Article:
CVVHDF


(Continuous Veno-venous Hemodiafiltration)

Continuous veno-venous hemodiafiltration (CVVHDF) - CVVHDF is probably the most common type of CRRT used, it combines aspects of both CVVHD and CVVHF.  In CVVHDF, dialysate and replacement fluid are both introduced into the circuit.  Dialysate helps convey impurities from the blood through the filter into the effluent.  The replacement fluid can be added to the blood pre or post hemofilter, it dilutes the blood and as the name implies, replaces some of the fluids that are being removed from the blood.  The replacement fluid is used to help balance the patient's blood fluid level.  Figure 1 is a typical hemodialysis set up for comparison to CVVHDF.

Figure 1 - Typical hemodialysis set up.

Not shown in the picture for CVVHDF is the dialysis solution line which connects into the dialyzer and the replacement fluid line which connects into the access line.  The dialysis and replacement fluid solutions in CRRT generally comes from a pre-mixed bag that hospital staff hangs onto the CRRT machine.  Also not shown, the effluent line connects into the other dialyzer port.  Additionally, a couple things may be different depending on which hospital is performing the therapy.  At one time heparin was the clear favorite anticoagulant, now however, citrate is gaining and may be a more popular anticoagulant for use with CRRT therapies.  The blood access is shown connected to the patient's arm, this probably will not be true for CVVHDF, the most typical access device will be a venous catheter, although the principle is still the same.

The dialyzer, or hemofilter, has two paths, one for the patient's blood and one for a washing fluid called dialysate. A thin membrane separates these two parts. Blood cells, protein and other large molecules remain in the patient's blood because they are too big to pass through the membrane. Smaller waste products in the blood, such as urea, creatinine, potassium and extra fluid pass through the membrane and into the effluent.  In typical hemodialysis the dialyzer is often reused, however, in CVVHDF and other CRRT therapies, the hemofilter (and all the rest of the tubing) is generally used once and then disposed of ensuring that the system is sterile.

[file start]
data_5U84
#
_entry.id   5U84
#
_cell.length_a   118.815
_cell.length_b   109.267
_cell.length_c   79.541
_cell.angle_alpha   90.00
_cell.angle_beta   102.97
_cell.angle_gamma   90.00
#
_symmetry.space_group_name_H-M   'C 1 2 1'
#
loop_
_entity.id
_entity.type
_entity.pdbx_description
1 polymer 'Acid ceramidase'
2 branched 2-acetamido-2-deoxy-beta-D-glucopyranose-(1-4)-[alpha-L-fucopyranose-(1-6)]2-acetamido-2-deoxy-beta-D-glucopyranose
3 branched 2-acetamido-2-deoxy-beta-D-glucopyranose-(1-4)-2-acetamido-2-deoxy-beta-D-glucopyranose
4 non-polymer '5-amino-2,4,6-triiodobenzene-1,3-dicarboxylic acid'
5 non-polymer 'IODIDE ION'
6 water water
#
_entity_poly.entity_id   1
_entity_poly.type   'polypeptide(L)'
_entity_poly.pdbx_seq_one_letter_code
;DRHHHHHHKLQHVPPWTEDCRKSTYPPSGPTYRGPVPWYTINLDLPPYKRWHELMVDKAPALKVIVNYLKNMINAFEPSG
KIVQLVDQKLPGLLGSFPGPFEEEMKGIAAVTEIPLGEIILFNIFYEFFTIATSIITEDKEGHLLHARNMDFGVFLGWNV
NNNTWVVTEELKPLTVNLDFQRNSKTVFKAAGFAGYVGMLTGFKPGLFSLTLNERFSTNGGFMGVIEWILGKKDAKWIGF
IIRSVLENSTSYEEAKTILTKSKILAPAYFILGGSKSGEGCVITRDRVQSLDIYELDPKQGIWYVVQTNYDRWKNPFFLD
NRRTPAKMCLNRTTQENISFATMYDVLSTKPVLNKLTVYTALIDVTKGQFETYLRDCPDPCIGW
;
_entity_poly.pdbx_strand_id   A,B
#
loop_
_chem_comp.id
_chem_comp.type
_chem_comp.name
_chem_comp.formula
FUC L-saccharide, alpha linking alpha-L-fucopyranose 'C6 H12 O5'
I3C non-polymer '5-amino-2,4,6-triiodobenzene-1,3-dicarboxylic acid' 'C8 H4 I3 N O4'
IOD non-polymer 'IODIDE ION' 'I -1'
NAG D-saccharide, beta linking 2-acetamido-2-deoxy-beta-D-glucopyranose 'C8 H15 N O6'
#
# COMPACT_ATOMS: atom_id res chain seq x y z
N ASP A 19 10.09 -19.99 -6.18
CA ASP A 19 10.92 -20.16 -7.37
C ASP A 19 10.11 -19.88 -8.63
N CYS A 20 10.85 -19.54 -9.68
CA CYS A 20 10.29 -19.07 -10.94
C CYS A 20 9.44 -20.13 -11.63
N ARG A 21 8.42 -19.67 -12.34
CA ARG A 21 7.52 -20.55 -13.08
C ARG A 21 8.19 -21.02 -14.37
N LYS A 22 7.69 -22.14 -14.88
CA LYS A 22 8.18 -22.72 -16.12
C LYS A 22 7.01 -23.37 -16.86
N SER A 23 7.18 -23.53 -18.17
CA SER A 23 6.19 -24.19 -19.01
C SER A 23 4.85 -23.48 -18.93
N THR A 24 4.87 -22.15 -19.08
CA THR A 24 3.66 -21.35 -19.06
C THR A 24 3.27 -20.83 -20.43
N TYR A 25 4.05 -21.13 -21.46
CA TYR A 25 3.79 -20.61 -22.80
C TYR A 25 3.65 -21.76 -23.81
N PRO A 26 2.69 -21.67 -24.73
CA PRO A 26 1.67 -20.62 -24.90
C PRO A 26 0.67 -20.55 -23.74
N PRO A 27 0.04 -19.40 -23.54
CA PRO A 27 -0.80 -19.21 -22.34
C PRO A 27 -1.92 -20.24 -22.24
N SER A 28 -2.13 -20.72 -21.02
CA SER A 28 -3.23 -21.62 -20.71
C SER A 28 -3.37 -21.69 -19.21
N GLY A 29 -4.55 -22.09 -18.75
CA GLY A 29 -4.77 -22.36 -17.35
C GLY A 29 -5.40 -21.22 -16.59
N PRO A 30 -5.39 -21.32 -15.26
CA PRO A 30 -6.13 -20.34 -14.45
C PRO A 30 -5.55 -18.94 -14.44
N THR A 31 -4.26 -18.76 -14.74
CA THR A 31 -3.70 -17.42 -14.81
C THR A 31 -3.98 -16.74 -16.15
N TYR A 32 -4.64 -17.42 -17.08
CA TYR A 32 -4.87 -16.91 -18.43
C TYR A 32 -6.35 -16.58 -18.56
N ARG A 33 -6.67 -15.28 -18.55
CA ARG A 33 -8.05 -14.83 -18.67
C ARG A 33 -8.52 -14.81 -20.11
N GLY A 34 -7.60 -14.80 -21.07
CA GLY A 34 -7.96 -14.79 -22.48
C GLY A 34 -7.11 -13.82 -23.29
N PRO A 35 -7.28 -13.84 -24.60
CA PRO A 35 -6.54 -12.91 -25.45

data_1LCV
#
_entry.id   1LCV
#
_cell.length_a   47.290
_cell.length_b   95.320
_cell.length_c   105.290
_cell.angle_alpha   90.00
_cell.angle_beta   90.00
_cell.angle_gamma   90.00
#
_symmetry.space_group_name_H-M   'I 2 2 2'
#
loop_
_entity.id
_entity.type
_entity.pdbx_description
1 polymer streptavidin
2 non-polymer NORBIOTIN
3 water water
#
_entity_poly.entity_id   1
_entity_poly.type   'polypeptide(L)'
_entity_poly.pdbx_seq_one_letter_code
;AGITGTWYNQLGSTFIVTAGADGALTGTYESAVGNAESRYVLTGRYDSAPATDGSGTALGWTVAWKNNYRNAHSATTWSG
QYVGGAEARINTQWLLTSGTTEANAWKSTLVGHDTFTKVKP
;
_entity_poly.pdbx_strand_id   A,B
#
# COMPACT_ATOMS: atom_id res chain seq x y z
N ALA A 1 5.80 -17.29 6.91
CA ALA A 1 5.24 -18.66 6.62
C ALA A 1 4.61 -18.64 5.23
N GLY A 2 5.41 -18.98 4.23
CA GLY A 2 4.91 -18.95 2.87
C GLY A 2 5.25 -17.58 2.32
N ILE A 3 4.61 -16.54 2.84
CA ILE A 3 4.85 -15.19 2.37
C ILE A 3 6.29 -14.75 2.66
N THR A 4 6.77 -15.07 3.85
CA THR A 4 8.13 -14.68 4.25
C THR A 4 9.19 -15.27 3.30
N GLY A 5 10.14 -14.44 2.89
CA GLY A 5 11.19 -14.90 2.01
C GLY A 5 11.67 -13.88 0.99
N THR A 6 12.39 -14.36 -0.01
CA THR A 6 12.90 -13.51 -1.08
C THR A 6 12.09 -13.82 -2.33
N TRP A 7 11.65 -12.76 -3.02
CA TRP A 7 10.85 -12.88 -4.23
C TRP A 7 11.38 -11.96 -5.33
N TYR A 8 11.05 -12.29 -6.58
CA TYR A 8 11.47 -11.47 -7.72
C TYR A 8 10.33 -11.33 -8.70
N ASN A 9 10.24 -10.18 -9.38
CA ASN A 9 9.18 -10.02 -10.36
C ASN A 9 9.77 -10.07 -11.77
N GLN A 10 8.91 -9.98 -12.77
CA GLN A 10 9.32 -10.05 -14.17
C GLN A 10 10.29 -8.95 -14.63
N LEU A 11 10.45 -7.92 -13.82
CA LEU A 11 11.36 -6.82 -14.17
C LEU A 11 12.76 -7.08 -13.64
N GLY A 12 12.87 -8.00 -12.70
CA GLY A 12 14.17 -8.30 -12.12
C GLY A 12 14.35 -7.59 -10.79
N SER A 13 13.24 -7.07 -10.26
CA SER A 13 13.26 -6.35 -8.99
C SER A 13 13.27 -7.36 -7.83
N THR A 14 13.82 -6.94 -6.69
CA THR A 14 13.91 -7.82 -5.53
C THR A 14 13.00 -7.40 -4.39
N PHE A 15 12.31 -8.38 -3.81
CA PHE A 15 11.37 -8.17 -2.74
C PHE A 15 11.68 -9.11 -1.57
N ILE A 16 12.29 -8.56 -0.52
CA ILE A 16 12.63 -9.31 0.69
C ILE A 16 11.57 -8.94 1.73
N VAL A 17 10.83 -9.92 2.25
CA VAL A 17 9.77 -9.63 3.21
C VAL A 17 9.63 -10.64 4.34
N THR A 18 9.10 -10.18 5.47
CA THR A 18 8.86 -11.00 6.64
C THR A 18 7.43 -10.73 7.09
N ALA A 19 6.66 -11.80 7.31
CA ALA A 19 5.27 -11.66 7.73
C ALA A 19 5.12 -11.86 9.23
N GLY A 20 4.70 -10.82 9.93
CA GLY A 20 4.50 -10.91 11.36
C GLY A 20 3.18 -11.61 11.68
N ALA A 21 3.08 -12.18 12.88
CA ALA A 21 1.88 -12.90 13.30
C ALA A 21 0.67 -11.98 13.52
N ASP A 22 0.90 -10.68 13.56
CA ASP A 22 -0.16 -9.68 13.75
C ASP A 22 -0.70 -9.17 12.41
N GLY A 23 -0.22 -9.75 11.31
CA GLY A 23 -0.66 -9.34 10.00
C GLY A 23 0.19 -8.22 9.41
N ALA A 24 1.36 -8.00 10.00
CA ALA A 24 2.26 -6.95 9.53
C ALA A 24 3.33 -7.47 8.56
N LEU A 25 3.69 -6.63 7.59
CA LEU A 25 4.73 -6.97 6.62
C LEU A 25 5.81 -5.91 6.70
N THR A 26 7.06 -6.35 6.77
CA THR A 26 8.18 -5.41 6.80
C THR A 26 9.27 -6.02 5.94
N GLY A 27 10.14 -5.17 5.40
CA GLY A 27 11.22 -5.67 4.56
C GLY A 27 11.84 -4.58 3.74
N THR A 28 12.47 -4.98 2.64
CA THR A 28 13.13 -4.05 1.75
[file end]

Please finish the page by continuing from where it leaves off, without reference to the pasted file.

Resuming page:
In CVVHDF (and CRRT in general) the tubing has colored stripes to help identify its purpose:  

  • Red striped tubing is the access line, it moves blood from the patient to the hemofilter.    
  • Blue striped tubing is the return line, it is used to convey blood from the hemofilter back to the patient. 
  • Purple striped tubing is the replacement fluid line, it moves replacement fluid into the access (red striped) or return (blue striped) line.
  • Green striped tubing is the dialysate line, it moves the dialysate from the source into the hemofilter. 
  • Yellow striped tubing is the effluent line, it removes the effluent from the dialyzer into a waste or effluent bag.

There may be clear tubing that moves the anticoagulant into the tubing circuit.  Certain sections of tubing may be clear to fill certain purposes, clear tubing works best for air detectors and blood detectors, so tubing that goes through those is generally clear, the pump tubing sections are made from a more durable material and are usually clear as well.

The various fluids are moved through the tubing set by roller or peristaltic pumps.  Special more durable sections of the tubing are inserted into these pumps and the pumps move the fluid through the tubing.  The pumps do not contact the blood or other fluids in any way.